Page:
The spaceships (and one of its commanders) aren’t the only things Star Trek got right about NASA and the International Space Station. They predicted several of the technologies currently in use on the ISS as well. One way to look at it – our International Space Station is breaking in early prototypes of the gadgets that Star Fleet Command will install in its ships when 2265 AD rolls around.
One of the most memorable technologies in the Star Trek universe is the wall-size viewscreen located on the bridge of the USS Enterprise. It allows command officers to gain 3-D surveillance of the space surrounding their ship, provide ship-to-ship communications, and call up and view data from the ship’s computer. Earlier this year the ISS got its own version.
The 65-inch ISS Viewscreen was developed by Screen Innovations Company of Austin, Texas in cooperation with NASA, and shipped to the space station on a SpaceX Dragon cargo ship. SI’s engineers developed a new screen material that made the viewscreen portable, quick to set up and take down, and able to adjust its contrast while the lights are on.
ISS Astronaut Scott Kelly Tweeted, “Movie night in micro #Gravity aboard ISS on our new HD projector, which we use for conferences, tech software, etc.,” He and his crewmates immediately put the ISS Viewscreen to work by watching the movie “Gravity” one Saturday night.
Many Star Trek Federation spacecraft, including USS Enterprise, USS Voyager and Space Station Deep Space 9, have extensive hydroponics laboratories and gardens on board to provide fresh vegetables and fruit to the crew members and passengers.
On ISS NASA is testing a microgravity space garden that could supply the lighting and nutrients needed to support a variety of plant species. The idea is to provide the crew on a long space voyage both fresh food and the pleasant ambiance of decorative plants. (Or maybe only as long as the budget holds out – does anybody remember Bruce Dern in the 1972 film “Silent Running”?)
An iconic image from Star Trek: The Next Generation is Captain Jean-Luc Picard of the USS Enterprise ordering his Earl Grey Tea “hot” from the food replicator in his ready room, and then having it materialize, heated to his specification. The replicator, also called the food synthesizer in the Original Series, reportedly produced food by rearranging subatomic particles to form molecules, arranged them into proteins, amino acids and so on, and then reconstituted them into foodstuffs and drinks.
And guess what? There is a serious study currently underway by the Nestle Company to produce a working food replicator. And elsewhere, some early experiments are being done to produce a 3-D protein-based printer. I’ll talk more about those in a later blog, but the International Space Station has taken a first, albeit crude, step toward food on-demand in space.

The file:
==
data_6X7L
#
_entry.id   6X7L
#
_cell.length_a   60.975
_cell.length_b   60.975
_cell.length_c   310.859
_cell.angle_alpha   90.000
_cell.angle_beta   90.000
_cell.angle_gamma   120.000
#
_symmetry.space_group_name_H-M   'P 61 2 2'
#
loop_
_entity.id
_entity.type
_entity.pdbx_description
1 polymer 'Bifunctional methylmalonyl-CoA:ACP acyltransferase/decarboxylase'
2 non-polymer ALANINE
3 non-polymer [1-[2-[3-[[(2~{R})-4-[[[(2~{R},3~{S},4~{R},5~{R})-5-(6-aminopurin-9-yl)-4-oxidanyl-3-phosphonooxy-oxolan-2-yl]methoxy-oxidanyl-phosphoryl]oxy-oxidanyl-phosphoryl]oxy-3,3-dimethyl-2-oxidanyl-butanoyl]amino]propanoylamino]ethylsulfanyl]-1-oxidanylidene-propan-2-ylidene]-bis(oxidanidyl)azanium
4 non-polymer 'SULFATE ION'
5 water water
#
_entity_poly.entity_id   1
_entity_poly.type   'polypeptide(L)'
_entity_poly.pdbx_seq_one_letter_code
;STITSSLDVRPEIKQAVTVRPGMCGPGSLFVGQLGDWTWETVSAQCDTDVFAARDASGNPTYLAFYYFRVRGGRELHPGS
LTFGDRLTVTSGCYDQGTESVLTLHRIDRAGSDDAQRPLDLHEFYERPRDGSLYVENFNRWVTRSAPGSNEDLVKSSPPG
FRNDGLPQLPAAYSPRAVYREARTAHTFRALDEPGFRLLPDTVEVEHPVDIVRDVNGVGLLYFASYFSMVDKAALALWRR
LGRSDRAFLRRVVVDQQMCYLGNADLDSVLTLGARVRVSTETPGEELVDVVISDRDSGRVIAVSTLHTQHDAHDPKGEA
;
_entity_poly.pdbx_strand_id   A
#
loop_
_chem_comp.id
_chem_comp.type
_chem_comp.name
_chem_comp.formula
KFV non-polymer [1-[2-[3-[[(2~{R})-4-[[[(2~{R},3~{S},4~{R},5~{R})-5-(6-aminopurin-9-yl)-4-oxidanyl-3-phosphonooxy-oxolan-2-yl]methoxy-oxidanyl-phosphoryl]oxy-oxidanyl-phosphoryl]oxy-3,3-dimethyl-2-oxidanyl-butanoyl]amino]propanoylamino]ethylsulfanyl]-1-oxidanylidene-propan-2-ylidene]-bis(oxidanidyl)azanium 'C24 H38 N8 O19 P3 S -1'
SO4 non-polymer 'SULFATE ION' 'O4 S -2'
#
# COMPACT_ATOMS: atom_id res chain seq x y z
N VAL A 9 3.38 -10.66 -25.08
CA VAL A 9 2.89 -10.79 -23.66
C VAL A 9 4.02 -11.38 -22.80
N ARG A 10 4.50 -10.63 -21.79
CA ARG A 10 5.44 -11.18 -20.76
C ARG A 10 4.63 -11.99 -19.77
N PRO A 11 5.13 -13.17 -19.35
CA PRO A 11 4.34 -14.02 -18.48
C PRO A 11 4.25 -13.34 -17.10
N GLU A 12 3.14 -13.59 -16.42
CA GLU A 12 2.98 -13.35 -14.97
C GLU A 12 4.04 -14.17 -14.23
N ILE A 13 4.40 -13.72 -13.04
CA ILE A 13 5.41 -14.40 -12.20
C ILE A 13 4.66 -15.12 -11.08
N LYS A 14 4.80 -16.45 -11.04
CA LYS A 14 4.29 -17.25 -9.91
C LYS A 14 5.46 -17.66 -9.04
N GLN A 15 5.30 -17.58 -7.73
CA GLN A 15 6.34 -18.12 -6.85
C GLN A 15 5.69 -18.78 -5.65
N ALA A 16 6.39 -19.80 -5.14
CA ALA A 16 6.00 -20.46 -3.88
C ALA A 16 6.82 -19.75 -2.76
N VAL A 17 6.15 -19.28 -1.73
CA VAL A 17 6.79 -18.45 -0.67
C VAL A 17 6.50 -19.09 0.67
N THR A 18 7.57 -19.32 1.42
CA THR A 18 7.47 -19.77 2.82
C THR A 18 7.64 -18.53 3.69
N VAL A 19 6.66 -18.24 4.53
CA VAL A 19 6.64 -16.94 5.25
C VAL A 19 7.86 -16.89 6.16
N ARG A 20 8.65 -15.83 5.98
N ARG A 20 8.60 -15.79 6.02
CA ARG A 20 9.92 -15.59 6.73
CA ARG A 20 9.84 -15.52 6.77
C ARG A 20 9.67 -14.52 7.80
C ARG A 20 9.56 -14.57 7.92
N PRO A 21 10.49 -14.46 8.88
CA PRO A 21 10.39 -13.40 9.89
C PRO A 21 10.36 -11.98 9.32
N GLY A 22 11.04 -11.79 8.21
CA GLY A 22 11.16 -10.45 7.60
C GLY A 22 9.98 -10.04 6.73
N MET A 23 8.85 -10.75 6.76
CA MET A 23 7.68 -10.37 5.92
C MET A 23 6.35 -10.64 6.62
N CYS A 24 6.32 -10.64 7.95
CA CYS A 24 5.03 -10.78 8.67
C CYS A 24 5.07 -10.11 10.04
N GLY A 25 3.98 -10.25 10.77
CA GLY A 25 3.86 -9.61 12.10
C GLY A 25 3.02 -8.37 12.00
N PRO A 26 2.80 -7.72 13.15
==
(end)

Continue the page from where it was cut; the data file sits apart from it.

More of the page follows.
Espresso coffee got plenty of press and TV coverage earlier this year when the first ever espresso coffee maker made for use in space was delivered to the International Space Station. Built by Argotec and Lavazza, Italian engineering companies, and officially called “Isspresso”, it was popularly described as a Keurig cup-like machine. But its design is much more complicated than that. The engineers had to account for the unique behavior of fluids in weightlessness, which, as you can imagine, are very different from those on Earth. Isspresso is not exactly a replicator, but its a not a bad perc until the USS Enterprise comes along.
Star Trek’s Dr. Leonard McCoy used his medical tricorder to quickly and non-invasively diagnose medical conditions in human and humanoid alien species. It was a hand-held device with a detachable scanner that provided detailed analysis of the status of all vital organs. It also contained reference data on all the non-human races that were known to the Federation.
On the ISS a study led by the Japanese Space Center is testing the Onboard Diagnostic Kit, a non-invasive health-monitoring system that, like Dr. McCoy’s medical tricorder, measures, stores, and analyzes an astronaut’s medical data and transmits it real-time to earth-based doctors for diagnosis. The device also has application for remote medical diagnosis of hospitalized patients on Earth. This is one Star Trek prediction that is right on the money, and its already here.
In the next blog I’ll cover a Star Trek technology that is in some ways remarkably prophetic and in others already out of date – the computers onboard the USS Enterprise versus those in use on the International Space Station. Stay tuned!
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Images: NASA, Star Trek © 2015 CBS Studios Inc